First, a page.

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SAN DIEGO – The City Council Monday unanimously opted to place the proposed SoccerCity redevelopment of the Qualcomm Stadium property in Mission Valley before San Diego voters, most likely for the November 2018 general election ballot.

In so doing, the council left the door ajar for an earlier special election, as called for by the project’s developers, led by FS Investors of La Jolla, and supporters.

The developers collected enough valid signatures on petitions supporting their project to require the council to either set it for a vote or adopt it outright.

All sides favored a vote — for FS Investors, passage would provide greater legal protections than simple council adoption.

They had hoped for a special election this fall — before Major League Soccer makes decisions on expansion franchises — but the council recently ruled out a vote before next year. FS Investors has applied for a new MLS franchise.

“SoccerCity is not the only option for Mission Valley and we shouldn’t buy into rhetoric that says otherwise,” Councilwoman Barbara Bry said.

Councilman David Alvarez said he hopes the extra time will allow for a better proposal to emerge, particularly one that addresses the interests of San Diego State University.

SDSU boosters contend that the stadium land, available now that the Chargers have moved to Los Angeles, should be used for campus expansion and a smaller stadium more suitable to college football.

Joe LaCava of the Public Land, Public Vote Coalition, urged the council to “take a breath” open the property up to a competitive process.

“What we have now is just a massive land grab,” LaCava said. “It’s a windfall for FS that would be the largest transfer of taxpayer wealth in San Diego history.”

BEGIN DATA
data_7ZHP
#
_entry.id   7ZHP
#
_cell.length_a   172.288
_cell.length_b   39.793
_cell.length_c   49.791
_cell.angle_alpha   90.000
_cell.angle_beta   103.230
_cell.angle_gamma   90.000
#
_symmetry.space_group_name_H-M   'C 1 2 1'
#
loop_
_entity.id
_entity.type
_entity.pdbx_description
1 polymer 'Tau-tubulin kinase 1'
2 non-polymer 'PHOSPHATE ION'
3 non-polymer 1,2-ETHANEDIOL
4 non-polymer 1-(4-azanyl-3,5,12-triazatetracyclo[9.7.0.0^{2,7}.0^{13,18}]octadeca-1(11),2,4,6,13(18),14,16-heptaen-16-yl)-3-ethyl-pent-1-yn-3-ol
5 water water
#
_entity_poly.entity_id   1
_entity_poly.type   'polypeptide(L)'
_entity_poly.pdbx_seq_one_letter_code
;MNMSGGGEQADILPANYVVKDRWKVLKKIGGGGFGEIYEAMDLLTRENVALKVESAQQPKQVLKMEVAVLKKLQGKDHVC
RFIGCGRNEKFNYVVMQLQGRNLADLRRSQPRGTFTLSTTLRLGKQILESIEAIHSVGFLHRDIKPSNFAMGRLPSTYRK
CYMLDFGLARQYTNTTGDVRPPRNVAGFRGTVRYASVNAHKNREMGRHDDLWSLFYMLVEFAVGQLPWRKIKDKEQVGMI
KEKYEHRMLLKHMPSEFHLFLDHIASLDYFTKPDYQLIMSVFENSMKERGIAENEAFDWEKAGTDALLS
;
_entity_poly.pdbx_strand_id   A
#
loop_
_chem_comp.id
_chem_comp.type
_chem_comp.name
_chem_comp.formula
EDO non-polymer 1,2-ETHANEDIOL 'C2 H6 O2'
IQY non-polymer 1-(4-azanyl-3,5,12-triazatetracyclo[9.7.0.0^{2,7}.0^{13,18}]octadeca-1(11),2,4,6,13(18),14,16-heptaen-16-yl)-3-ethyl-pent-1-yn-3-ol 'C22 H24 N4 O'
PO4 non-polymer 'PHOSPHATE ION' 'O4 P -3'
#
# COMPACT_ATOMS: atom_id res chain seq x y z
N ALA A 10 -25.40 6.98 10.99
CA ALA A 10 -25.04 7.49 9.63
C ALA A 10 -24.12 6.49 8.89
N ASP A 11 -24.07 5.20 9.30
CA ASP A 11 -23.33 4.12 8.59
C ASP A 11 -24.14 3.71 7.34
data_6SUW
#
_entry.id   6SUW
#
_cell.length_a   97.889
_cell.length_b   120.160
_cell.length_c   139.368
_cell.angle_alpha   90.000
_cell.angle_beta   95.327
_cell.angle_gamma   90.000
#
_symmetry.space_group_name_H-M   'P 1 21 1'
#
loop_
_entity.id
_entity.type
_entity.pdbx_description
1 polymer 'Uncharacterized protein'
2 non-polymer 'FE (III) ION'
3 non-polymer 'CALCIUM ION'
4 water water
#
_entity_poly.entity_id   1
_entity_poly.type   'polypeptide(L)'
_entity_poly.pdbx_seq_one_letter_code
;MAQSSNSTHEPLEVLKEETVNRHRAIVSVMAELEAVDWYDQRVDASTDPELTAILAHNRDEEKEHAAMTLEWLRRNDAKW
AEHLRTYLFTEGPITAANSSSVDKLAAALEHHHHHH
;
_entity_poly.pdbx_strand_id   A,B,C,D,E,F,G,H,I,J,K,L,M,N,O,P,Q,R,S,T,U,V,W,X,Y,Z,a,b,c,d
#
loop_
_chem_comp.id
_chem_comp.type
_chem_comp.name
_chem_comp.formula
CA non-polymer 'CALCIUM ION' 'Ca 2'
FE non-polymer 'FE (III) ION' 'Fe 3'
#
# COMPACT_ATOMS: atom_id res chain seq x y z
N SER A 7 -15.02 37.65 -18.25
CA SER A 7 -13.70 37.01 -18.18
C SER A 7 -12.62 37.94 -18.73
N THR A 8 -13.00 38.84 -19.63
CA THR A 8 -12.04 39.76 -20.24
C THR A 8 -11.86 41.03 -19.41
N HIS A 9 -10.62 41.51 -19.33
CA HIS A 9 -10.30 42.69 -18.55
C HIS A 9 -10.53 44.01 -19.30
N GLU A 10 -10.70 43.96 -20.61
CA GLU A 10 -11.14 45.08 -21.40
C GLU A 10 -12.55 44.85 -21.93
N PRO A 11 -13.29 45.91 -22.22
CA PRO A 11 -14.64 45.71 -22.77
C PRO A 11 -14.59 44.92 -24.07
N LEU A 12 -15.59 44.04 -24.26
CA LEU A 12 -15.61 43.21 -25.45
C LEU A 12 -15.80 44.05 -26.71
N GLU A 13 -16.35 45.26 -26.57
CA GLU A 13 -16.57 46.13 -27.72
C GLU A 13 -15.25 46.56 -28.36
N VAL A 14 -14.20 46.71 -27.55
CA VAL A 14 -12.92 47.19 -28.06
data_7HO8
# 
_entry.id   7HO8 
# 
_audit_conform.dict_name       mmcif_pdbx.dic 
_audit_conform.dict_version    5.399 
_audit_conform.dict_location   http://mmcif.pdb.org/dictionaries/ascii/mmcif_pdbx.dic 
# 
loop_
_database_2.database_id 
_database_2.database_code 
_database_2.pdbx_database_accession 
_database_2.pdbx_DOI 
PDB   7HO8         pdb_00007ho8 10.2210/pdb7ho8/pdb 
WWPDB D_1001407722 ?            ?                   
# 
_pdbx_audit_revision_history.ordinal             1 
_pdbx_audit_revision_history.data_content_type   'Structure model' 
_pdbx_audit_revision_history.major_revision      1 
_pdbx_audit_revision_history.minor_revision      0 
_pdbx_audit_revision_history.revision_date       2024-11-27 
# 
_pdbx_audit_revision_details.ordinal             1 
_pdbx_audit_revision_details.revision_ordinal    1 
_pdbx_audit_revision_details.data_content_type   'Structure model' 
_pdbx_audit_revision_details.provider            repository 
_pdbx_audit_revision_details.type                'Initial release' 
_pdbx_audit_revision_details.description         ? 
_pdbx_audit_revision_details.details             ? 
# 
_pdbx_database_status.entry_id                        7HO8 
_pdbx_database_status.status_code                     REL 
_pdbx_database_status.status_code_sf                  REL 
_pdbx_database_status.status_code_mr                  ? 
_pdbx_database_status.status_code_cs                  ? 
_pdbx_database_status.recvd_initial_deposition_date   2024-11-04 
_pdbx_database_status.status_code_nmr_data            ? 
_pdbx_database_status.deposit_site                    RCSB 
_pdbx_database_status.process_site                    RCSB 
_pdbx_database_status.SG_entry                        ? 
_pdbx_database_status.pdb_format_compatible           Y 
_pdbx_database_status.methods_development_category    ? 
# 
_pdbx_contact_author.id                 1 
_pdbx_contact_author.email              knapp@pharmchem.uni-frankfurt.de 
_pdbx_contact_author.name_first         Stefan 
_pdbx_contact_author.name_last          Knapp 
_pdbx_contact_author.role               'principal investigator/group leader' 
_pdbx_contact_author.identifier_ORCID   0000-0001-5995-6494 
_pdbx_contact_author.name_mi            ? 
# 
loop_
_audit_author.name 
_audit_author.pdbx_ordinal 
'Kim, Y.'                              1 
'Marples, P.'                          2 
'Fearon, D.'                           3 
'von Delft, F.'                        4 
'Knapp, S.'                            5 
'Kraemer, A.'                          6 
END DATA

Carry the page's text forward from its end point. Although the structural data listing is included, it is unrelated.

On the other side, SoccerCity investor Steve Altman said his group was the only one that was prepared for the Chargers decision to leave San Diego. The MLS expansion timeline required them to move quickly after the football team announced its decision, he said.

“Unfortunately in this city, and especially in today’s divided environment, even the best intentions get mischaracterized and attacked,” Altman said.

“In an effort to discredit us and our project, the opposition — funded by two very politically connected local developers seeking to protect their nearby projects — fueled the impression that we were just a bunch of greedy land developers trying to make windfall projects at the expense of the city and its taxpayers.”

If eventually approved, SoccerCity would include a hybrid soccer and college football stadium, a park along the San Diego River, 2.4 million square feet of office space, 740,000 square feet for retail space, 4,800 multi-family residential units and 450 hotel rooms.

Mayor Kevin Faulconer — whose plan to raise hotel taxes to fund expansion of the San Diego Convention Center, homeless programs and road repairs was similarly delayed by the City Council last week — issued a statement that said the council continued a trend of avoiding facing up to some of the city’s biggest issues “by shelving a plan that more than 100,000 San Diegans support.

The council’s decision significantly jeopardizes our chance to bring Major League Soccer to San Diego and create a river park at no cost to taxpayers,” Faulconer said.

“Regardless of whether they personally supported or opposed Soccer City, council members should have given San Diegans the chance to vote when it mattered the most. Despite the council’s delay, I will keep working for the park space, housing and economic benefits in the SoccerCity plan.”

In its own statement, San Diego State University expressed appreciation for supporters who spoke before the council.

“We look forward to working with the city and other key stakeholders to evaluate the best use for the Mission Valley property with the goal of securing a future home for Aztec football and growing the university’s academic and research endeavors, which benefit all of San Diego,” the statement said.

“SDSU is a growing and thriving institution of higher education that has been part of San Diego for 120 years and we remain committed to working collaboratively with the community for generations to come.”